Wynn died in September 2002 at the age of eighty-five. With him passed the era of the freshman coach—and for top schools like Harvard, the era of converting tennis players to squash players.

Tom Wolfe

Tom Wolfe, who died two days ago, was a great squash parent. While his son Tommy played junior squash and then at Trinity, graduating in 2007, Wolfe was perfect in the gallery: impeccably dressed, of course, but also calm, courteous, never yelling. It was Tommy’s thing not his. Wolfe blended into the crowd in that inexplicable way he always did. The ultimate bystander.

In 2003 Wolfe blurbed my first book, Squash: A History of the Game—”maestros of tight rails and feathery drop shots.”

A few years later, Paul Assaiante and I were struggling with the shape of an inchoate book on mentoring young people. Assaiante left the manuscript with Wolfe after visiting him in the Hamptons. A few days later Wolfe was on the phone, calling literary agents, willing the book into existence.  Wolfe wrote that he “devoured it in job lots.” That is my kind of reader.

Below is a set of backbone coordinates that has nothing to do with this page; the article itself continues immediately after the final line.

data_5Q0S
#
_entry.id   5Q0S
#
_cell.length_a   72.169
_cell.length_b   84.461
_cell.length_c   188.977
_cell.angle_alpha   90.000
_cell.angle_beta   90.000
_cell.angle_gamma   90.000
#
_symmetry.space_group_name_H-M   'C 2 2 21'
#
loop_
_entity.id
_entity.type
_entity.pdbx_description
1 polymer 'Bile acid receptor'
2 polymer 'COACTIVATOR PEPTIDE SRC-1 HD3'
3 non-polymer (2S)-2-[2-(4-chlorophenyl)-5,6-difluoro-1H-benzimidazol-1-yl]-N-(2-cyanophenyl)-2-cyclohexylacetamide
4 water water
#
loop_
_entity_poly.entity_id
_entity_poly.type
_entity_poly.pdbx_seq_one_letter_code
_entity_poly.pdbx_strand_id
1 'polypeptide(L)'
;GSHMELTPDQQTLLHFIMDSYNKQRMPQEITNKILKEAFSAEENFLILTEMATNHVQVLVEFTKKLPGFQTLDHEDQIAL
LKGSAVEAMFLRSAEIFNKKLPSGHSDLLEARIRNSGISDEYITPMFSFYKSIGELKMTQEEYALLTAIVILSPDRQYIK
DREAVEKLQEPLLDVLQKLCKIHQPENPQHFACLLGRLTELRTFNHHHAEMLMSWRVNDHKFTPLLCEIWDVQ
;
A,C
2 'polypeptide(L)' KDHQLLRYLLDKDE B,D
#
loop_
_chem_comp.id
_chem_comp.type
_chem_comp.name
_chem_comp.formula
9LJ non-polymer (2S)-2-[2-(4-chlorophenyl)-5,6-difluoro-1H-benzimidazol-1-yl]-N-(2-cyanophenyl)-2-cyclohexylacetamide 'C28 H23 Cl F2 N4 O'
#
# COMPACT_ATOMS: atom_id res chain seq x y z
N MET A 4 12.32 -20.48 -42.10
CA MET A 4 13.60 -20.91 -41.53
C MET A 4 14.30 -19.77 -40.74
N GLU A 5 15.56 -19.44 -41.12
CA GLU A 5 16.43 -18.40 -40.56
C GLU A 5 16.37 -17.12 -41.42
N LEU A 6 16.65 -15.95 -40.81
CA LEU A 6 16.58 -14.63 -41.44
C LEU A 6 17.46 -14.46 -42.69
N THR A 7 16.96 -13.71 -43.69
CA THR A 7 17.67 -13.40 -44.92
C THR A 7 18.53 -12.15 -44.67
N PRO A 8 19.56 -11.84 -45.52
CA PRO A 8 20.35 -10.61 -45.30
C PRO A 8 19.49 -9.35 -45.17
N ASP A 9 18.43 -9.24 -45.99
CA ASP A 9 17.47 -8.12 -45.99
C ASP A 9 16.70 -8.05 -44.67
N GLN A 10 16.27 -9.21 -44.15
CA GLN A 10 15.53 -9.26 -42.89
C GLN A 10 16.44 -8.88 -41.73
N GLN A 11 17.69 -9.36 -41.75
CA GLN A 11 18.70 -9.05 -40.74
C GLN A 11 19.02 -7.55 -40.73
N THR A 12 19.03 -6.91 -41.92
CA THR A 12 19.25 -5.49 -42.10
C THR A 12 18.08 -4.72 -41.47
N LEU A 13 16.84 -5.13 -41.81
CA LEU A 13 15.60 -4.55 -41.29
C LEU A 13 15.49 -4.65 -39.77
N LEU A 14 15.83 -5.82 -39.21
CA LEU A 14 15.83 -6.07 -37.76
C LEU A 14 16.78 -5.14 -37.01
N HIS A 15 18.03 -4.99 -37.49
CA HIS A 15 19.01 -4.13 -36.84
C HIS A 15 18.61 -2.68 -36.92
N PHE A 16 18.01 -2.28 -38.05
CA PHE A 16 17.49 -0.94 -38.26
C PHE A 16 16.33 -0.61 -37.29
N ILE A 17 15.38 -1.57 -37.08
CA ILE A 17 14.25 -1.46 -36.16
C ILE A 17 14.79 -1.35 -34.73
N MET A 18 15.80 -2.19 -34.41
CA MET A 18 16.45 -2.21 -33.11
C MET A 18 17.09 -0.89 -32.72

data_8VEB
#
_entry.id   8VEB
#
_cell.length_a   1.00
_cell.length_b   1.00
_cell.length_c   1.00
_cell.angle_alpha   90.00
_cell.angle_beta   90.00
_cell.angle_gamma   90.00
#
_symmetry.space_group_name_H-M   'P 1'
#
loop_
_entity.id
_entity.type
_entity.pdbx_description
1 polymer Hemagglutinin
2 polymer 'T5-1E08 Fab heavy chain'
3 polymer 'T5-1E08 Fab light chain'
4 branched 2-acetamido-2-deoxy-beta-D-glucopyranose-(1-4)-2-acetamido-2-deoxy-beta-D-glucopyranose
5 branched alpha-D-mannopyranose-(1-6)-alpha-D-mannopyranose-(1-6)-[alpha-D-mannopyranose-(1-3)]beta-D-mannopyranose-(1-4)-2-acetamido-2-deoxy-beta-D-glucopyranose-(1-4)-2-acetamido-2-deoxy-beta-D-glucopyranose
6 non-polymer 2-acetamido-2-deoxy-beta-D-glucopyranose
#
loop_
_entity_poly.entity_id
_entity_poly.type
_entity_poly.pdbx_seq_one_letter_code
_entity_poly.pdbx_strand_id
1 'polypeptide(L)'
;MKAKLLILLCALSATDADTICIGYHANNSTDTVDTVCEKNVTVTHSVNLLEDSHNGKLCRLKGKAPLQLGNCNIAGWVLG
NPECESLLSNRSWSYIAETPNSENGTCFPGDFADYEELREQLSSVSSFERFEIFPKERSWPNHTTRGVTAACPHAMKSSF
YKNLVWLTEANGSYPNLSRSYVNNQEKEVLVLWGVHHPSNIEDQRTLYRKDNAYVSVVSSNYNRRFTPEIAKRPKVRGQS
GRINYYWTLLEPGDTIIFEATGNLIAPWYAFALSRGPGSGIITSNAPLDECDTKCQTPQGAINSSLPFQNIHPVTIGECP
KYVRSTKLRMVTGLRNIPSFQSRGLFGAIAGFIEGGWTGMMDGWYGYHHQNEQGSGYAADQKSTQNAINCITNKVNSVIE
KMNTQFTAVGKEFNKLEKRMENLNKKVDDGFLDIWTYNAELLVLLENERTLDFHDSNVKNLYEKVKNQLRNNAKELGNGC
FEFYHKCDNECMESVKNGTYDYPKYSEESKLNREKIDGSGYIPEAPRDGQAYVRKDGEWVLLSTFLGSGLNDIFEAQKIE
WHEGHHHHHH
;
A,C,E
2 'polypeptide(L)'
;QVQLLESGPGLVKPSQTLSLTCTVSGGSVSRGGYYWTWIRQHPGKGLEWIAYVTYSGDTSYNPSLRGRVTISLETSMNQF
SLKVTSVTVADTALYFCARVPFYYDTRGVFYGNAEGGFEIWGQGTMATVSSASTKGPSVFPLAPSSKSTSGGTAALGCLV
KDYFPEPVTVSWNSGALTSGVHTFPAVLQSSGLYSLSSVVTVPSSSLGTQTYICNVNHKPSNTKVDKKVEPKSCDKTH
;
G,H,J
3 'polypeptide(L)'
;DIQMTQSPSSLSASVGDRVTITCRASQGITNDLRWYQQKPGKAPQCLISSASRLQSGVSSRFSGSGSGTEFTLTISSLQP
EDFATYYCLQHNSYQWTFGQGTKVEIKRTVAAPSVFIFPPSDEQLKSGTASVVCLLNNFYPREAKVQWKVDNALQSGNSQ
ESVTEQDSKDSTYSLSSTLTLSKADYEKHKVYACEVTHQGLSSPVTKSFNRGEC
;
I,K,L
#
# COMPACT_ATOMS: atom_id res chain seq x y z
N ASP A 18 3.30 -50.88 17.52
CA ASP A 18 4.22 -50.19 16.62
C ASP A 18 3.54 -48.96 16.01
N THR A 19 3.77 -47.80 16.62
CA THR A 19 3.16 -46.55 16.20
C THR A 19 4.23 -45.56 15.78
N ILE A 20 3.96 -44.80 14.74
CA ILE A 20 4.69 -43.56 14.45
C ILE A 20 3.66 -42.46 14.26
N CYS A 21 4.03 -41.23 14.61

Wolfe wrote the foreword for the book, Run to the Roar, when it came out in 2010. In it he praised, in his unique, rollicking way, the fact that squash had luckily proved to be terrible for television: “The absence of the TV eye has largely spared squash from TV sports’ three STDiseased, shanks-akimbo harlots: Cheating, Gambling and Greed.”

This was before SquashTV existed.  With the SquashTV’s continued penetration of television markets around the world and online and the Supreme Court decision this week about gambling, will Wolfe’s  fears soon be realized?

One final note: Tom and his wife Sheila threw an amazing launch party for the book a couple of weeks after it came out. It was held in their drawing room of their Upper East Side apartment, just next to his writing room with a circular desk. There were editors from Sports Illustrated and the Times, writers, publicists, squash influencers, Trinity administrators.

At the party Wolfe was in a white suit, dressed to the nines as always; Assaiante wore a Union Boat Club sweatshirt and sweatpants. Assaiante  told the crowd a funny story about the first time he met Wolfe in New York: he happened to be in coat-and-tie and Wolfe, coming back from working out, was in sweats.

Both told each other the same thing as they shook hands: this will never happen again.




Maryland Hall of Fame

Last weekend I went to Baltimore for a special event. It was the eleventh induction ceremony of the Maryland State Squash Hall of Fame.

The hall of fame was launched twenty years ago and so is one of the oldest and most consistent district association halls of fame in the country.  With the five people inducted on Saturday, they now have thirty-two members. More than a dozen past inductees were present at the ceremony, including Sandy Martin, Nancy Cushman, Doug Rice, Patrick Miller, Andrew Cordova, Lissen Tutrone, Scooter Dorney, Bobby Travers and John Voneiff.